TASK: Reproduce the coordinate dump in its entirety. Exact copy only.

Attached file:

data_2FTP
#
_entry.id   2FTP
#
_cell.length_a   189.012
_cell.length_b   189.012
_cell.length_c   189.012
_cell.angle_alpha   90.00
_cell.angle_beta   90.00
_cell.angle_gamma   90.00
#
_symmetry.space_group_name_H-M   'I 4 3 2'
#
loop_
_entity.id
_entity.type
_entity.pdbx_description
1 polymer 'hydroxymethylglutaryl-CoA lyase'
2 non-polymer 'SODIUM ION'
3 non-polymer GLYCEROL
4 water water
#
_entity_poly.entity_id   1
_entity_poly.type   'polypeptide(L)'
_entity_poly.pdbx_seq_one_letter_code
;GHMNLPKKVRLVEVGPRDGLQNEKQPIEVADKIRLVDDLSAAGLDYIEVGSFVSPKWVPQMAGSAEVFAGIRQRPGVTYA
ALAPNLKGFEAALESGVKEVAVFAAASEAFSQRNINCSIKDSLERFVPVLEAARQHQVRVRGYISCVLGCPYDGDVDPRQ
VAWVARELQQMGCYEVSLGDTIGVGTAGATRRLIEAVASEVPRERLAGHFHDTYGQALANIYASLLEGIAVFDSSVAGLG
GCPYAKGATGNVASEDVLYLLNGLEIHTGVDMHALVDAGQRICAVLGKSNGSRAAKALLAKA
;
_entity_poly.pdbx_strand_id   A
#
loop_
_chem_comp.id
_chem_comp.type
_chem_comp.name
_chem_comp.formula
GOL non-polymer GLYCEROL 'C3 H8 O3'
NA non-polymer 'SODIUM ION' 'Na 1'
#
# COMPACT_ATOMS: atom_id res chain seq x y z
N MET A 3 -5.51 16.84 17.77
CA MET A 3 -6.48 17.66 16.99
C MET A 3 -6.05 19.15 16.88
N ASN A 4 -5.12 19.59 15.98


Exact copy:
data_2FTP
#
_entry.id   2FTP
#
_cell.length_a   189.012
_cell.length_b   189.012
_cell.length_c   189.012
_cell.angle_alpha   90.00
_cell.angle_beta   90.00
_cell.angle_gamma   90.00
#
_symmetry.space_group_name_H-M   'I 4 3 2'
#
loop_
_entity.id
_entity.type
_entity.pdbx_description
1 polymer 'hydroxymethylglutaryl-CoA lyase'
2 non-polymer 'SODIUM ION'
3 non-polymer GLYCEROL
4 water water
#
_entity_poly.entity_id   1
_entity_poly.type   'polypeptide(L)'
_entity_poly.pdbx_seq_one_letter_code
;GHMNLPKKVRLVEVGPRDGLQNEKQPIEVADKIRLVDDLSAAGLDYIEVGSFVSPKWVPQMAGSAEVFAGIRQRPGVTYA
ALAPNLKGFEAALESGVKEVAVFAAASEAFSQRNINCSIKDSLERFVPVLEAARQHQVRVRGYISCVLGCPYDGDVDPRQ
VAWVARELQQMGCYEVSLGDTIGVGTAGATRRLIEAVASEVPRERLAGHFHDTYGQALANIYASLLEGIAVFDSSVAGLG
GCPYAKGATGNVASEDVLYLLNGLEIHTGVDMHALVDAGQRICAVLGKSNGSRAAKALLAKA
;
_entity_poly.pdbx_strand_id   A
#
loop_
_chem_comp.id
_chem_comp.type
_chem_comp.name
_chem_comp.formula
GOL non-polymer GLYCEROL 'C3 H8 O3'
NA non-polymer 'SODIUM ION' 'Na 1'
#
# COMPACT_ATOMS: atom_id res chain seq x y z
N MET A 3 -5.51 16.84 17.77
CA MET A 3 -6.48 17.66 16.99
C MET A 3 -6.05 19.15 16.88
N ASN A 4 -5.12 19.59 15.98